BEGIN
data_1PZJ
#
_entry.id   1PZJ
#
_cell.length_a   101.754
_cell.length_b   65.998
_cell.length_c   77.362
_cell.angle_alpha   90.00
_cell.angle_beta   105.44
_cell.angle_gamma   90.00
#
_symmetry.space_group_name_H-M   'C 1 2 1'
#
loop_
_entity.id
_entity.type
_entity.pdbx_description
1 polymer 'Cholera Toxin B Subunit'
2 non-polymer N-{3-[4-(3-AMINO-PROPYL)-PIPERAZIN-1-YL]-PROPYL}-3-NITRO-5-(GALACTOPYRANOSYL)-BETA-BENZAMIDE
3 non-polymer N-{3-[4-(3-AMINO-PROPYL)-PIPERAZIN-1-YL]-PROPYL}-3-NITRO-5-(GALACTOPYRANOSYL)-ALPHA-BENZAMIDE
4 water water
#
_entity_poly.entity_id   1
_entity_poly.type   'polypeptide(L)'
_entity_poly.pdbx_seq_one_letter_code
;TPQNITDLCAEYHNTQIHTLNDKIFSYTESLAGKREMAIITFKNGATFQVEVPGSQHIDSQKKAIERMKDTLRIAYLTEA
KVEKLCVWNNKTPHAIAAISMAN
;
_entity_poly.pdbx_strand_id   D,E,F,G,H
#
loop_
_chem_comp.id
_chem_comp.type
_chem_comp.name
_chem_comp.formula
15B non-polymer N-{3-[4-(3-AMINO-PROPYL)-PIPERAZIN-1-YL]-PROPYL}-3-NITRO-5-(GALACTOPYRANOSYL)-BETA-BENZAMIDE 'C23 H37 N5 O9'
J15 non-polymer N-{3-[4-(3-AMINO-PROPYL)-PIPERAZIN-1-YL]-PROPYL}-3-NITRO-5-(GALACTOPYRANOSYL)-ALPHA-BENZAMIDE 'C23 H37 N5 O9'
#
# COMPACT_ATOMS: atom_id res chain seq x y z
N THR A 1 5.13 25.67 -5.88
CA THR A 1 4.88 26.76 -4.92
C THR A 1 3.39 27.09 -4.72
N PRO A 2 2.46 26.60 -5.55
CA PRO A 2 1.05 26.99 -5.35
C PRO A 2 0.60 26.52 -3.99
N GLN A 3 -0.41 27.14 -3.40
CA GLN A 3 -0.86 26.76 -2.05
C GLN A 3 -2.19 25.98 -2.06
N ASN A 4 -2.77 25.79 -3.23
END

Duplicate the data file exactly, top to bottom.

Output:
data_1PZJ
#
_entry.id   1PZJ
#
_cell.length_a   101.754
_cell.length_b   65.998
_cell.length_c   77.362
_cell.angle_alpha   90.00
_cell.angle_beta   105.44
_cell.angle_gamma   90.00
#
_symmetry.space_group_name_H-M   'C 1 2 1'
#
loop_
_entity.id
_entity.type
_entity.pdbx_description
1 polymer 'Cholera Toxin B Subunit'
2 non-polymer N-{3-[4-(3-AMINO-PROPYL)-PIPERAZIN-1-YL]-PROPYL}-3-NITRO-5-(GALACTOPYRANOSYL)-BETA-BENZAMIDE
3 non-polymer N-{3-[4-(3-AMINO-PROPYL)-PIPERAZIN-1-YL]-PROPYL}-3-NITRO-5-(GALACTOPYRANOSYL)-ALPHA-BENZAMIDE
4 water water
#
_entity_poly.entity_id   1
_entity_poly.type   'polypeptide(L)'
_entity_poly.pdbx_seq_one_letter_code
;TPQNITDLCAEYHNTQIHTLNDKIFSYTESLAGKREMAIITFKNGATFQVEVPGSQHIDSQKKAIERMKDTLRIAYLTEA
KVEKLCVWNNKTPHAIAAISMAN
;
_entity_poly.pdbx_strand_id   D,E,F,G,H
#
loop_
_chem_comp.id
_chem_comp.type
_chem_comp.name
_chem_comp.formula
15B non-polymer N-{3-[4-(3-AMINO-PROPYL)-PIPERAZIN-1-YL]-PROPYL}-3-NITRO-5-(GALACTOPYRANOSYL)-BETA-BENZAMIDE 'C23 H37 N5 O9'
J15 non-polymer N-{3-[4-(3-AMINO-PROPYL)-PIPERAZIN-1-YL]-PROPYL}-3-NITRO-5-(GALACTOPYRANOSYL)-ALPHA-BENZAMIDE 'C23 H37 N5 O9'
#
# COMPACT_ATOMS: atom_id res chain seq x y z
N THR A 1 5.13 25.67 -5.88
CA THR A 1 4.88 26.76 -4.92
C THR A 1 3.39 27.09 -4.72
N PRO A 2 2.46 26.60 -5.55
CA PRO A 2 1.05 26.99 -5.35
C PRO A 2 0.60 26.52 -3.99
N GLN A 3 -0.41 27.14 -3.40
CA GLN A 3 -0.86 26.76 -2.05
C GLN A 3 -2.19 25.98 -2.06
N ASN A 4 -2.77 25.79 -3.23